Temperatures

The national mean temperature was 1.62 °C above the 1961–1990 average for summer, the third-warmest on record since national observations began in 1910.

Western Australia had its warmest summer on record, with the statewide mean temperature 1.90 °C above average.

The national mean maximum temperature for summer was 1.73 °C above the 1961-1990 average, the third-warmest on record since national observations began in 1910.

Western Australia had its second-warmest summer mean maximum temperature on record, 2.45 °C above the 1961–1990 average. New South Wales, Tasmania and South Australia were all in their respective top ten warmest on record.

Mean maximum temperatures for summer were above average for Tasmania, most of Western Australia, South Australia, New South Wales, the Northern Territory and Queensland and parts of north-western and far eastern Victoria. Mean maximum temperatures were very much above average (in the highest 10% of all summers since 1910) across most of Western Australia, South Australia and Tasmania, large parts of southern and far north-eastern Northern Territory, northern and western New South Wales, and parts of Queensland. Summer daytime temperatures were the highest on record for large areas of Western Australia.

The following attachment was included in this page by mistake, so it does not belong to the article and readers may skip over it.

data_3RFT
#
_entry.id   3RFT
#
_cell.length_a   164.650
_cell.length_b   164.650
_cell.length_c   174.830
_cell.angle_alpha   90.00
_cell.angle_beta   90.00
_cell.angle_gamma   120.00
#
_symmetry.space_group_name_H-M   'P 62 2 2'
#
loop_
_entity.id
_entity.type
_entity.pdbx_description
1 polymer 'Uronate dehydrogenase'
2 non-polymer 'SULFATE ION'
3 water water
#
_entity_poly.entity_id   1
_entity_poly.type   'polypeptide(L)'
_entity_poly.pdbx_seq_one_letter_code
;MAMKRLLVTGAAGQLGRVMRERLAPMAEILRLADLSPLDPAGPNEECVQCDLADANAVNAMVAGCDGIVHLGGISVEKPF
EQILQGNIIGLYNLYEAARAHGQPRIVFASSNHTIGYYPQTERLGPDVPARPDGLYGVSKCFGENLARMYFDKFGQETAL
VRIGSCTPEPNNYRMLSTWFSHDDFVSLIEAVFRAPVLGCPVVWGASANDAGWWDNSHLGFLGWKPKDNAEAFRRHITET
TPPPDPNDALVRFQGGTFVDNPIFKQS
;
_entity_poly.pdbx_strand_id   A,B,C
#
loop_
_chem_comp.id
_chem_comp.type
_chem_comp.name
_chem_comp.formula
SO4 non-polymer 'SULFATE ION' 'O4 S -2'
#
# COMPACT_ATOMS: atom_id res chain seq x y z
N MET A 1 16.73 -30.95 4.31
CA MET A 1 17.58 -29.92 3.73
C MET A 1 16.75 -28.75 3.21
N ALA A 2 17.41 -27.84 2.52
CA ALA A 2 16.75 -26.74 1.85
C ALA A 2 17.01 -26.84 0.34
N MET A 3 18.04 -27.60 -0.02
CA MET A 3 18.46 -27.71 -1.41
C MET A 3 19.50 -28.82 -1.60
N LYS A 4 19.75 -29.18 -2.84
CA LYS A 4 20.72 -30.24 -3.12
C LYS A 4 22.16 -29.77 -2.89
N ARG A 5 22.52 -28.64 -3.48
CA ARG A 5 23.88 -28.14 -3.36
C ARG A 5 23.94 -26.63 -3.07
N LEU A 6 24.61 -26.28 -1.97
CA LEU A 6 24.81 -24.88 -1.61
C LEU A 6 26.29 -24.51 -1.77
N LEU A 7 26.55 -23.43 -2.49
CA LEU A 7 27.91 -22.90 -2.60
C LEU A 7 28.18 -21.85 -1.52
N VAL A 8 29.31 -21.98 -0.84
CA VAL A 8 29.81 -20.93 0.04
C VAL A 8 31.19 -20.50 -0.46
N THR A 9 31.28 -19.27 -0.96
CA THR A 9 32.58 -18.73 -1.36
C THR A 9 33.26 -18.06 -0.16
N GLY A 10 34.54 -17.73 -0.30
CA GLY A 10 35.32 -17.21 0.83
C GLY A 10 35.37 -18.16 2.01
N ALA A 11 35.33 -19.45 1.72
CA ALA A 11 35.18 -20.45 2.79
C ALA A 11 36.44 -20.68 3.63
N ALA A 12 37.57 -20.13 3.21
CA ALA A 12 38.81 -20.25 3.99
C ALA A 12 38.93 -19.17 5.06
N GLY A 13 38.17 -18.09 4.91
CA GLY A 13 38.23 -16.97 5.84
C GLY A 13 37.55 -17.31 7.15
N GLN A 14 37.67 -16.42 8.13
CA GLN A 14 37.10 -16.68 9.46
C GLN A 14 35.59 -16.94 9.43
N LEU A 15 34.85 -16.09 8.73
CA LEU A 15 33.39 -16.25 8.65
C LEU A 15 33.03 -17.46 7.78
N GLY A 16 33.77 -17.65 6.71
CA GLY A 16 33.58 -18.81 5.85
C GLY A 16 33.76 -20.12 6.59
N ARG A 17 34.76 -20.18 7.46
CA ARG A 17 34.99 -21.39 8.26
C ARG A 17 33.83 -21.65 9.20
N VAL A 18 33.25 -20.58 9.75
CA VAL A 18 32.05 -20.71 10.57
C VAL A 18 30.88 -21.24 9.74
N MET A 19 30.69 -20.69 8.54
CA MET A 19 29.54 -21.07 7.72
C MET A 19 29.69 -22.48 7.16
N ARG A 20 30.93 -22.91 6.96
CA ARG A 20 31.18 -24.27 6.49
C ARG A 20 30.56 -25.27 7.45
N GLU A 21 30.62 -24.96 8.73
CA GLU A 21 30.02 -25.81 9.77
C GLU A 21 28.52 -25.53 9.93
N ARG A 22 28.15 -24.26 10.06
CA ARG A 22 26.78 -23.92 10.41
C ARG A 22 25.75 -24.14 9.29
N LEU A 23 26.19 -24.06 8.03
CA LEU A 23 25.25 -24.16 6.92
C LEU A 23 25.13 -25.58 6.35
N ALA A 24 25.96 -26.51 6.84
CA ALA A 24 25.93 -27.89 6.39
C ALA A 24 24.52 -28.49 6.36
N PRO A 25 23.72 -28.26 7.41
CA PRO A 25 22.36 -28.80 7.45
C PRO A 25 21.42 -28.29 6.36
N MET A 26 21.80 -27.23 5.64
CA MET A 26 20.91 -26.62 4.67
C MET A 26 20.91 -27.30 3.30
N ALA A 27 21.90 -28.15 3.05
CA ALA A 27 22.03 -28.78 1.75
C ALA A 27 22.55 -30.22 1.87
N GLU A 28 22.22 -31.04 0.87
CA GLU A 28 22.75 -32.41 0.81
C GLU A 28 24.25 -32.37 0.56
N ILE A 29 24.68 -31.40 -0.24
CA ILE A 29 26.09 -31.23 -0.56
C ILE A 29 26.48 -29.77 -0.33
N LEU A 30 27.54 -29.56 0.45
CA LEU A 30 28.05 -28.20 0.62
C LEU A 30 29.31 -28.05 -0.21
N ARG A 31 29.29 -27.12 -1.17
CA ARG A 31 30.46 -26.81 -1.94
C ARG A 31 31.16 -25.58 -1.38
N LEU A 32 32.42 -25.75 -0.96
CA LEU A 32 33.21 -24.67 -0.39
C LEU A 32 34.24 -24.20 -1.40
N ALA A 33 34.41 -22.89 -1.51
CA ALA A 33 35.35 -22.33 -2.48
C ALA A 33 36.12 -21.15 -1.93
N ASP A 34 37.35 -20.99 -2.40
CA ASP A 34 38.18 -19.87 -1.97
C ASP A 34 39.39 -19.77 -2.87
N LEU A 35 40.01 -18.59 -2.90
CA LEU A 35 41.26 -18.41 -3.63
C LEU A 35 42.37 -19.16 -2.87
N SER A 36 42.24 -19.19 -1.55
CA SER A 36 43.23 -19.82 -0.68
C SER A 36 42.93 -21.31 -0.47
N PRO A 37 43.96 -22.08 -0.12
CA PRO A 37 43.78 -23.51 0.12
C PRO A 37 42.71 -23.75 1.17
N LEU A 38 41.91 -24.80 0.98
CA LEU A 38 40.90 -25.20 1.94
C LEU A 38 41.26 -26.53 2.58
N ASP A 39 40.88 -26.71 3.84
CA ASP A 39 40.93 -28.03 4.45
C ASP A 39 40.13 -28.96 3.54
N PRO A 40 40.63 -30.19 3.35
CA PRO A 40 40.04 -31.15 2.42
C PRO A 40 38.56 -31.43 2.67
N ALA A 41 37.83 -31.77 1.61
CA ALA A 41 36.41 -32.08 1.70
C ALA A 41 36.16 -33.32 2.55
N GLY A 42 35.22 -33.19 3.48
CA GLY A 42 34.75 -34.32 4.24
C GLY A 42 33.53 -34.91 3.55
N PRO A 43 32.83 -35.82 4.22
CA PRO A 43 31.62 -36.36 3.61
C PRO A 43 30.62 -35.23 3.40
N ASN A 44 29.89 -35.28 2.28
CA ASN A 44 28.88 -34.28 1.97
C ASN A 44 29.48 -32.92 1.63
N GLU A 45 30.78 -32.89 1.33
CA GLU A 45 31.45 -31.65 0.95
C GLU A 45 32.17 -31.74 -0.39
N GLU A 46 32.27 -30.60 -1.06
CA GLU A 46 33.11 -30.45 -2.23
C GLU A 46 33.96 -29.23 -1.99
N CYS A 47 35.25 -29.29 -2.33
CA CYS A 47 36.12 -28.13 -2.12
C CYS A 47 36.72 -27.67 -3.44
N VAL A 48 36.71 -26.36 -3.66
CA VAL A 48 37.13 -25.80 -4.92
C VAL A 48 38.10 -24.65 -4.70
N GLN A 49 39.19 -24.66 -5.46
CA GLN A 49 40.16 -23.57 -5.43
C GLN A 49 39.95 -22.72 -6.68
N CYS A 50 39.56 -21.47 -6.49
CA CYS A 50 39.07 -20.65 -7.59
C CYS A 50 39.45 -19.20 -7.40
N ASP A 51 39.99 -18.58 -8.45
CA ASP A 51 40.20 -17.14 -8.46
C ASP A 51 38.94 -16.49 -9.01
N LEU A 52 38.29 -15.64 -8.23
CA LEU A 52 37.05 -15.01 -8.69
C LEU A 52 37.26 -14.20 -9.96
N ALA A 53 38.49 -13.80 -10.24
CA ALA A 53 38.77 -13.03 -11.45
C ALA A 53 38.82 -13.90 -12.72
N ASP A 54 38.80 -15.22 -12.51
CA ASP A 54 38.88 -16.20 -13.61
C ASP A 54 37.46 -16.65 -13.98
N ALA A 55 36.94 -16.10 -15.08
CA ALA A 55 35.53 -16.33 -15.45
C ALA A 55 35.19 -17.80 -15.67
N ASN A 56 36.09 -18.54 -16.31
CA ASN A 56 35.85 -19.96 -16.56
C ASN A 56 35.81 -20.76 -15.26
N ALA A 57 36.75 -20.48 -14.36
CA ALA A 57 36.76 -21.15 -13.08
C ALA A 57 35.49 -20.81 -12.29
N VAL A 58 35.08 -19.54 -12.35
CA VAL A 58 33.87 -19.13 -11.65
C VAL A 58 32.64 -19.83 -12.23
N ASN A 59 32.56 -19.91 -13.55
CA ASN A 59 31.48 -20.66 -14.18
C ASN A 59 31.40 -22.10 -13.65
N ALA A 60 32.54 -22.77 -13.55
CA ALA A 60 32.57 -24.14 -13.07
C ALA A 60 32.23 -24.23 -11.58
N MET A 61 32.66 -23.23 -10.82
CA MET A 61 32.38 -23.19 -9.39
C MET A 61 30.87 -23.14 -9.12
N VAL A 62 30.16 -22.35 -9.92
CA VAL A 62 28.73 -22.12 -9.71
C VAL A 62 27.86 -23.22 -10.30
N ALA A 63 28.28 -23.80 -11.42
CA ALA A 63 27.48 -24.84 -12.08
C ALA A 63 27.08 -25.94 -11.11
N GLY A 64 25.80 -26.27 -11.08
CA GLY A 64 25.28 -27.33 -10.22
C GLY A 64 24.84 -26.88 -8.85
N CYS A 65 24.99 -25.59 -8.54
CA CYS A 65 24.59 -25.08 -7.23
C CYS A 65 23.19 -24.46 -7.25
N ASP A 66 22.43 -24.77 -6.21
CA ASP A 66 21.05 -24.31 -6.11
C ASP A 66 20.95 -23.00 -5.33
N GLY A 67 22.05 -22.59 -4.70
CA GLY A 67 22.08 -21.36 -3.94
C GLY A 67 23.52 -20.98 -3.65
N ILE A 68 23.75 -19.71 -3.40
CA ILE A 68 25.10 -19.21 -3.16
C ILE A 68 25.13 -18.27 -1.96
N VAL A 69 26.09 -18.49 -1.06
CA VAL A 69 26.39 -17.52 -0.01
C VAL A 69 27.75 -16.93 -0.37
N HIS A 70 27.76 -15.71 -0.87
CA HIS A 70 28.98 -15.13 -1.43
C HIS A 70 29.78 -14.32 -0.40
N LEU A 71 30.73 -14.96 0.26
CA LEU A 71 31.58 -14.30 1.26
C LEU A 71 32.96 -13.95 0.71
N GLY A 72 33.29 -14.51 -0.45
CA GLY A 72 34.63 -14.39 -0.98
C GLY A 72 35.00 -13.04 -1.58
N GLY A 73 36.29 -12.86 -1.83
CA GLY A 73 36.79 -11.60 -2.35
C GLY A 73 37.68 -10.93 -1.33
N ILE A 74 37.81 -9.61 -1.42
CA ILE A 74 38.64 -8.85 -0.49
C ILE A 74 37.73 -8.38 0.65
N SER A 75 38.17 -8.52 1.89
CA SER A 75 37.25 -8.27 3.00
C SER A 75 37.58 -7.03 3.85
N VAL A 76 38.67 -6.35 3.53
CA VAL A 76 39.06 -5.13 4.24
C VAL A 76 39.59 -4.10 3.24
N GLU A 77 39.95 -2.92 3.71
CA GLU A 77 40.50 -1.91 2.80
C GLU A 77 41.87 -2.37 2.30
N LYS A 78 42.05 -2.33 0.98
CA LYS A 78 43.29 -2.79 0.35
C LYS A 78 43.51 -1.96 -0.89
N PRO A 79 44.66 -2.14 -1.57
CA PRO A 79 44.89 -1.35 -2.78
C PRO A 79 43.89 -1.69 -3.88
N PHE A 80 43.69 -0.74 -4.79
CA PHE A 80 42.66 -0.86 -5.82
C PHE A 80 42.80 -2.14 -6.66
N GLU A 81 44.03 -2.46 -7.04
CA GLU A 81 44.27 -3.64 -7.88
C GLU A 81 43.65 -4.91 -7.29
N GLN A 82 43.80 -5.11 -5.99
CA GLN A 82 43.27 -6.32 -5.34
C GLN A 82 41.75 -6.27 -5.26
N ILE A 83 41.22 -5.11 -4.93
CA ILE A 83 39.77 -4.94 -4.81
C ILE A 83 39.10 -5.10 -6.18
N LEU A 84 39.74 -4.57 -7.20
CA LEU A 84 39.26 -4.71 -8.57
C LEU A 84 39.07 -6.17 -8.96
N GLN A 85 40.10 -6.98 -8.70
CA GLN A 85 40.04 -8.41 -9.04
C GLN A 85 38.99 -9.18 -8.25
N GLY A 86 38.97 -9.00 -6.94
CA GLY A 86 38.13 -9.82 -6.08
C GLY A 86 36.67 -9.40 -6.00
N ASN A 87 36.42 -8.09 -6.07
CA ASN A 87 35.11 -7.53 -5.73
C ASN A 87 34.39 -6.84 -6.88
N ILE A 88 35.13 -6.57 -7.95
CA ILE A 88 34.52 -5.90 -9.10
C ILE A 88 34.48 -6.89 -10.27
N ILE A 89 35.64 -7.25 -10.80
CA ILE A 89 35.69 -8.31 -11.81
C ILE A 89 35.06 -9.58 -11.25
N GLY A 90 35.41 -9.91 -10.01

Heatwave conditions persisted across large parts of Australia this summer. Western Australia experienced several severe heatwave events, with many stations having record highest summer temperatures.

Mean maximum temperatures were close to average or below average for areas of the north-western coast of Western Australia, southern South Australia, south-eastern New South Wales, most of Victoria, and large parts of central Queensland and the Northern Territory.

The national mean minimum temperature was 1.50 °C above the 1961–1990 average for summer, the third-warmest summer nights on record since national observations began in 1910.

Western Australia had its second-warmest summer mean minimum temperature on record, 1.34 °C above the 1961–1990 average. For the Northern Territory and Queensland, mean minimum temperatures this summer were third-warmest on record, and New South Wales, Victoria and Tasmania were all in their respective top ten warmest on record.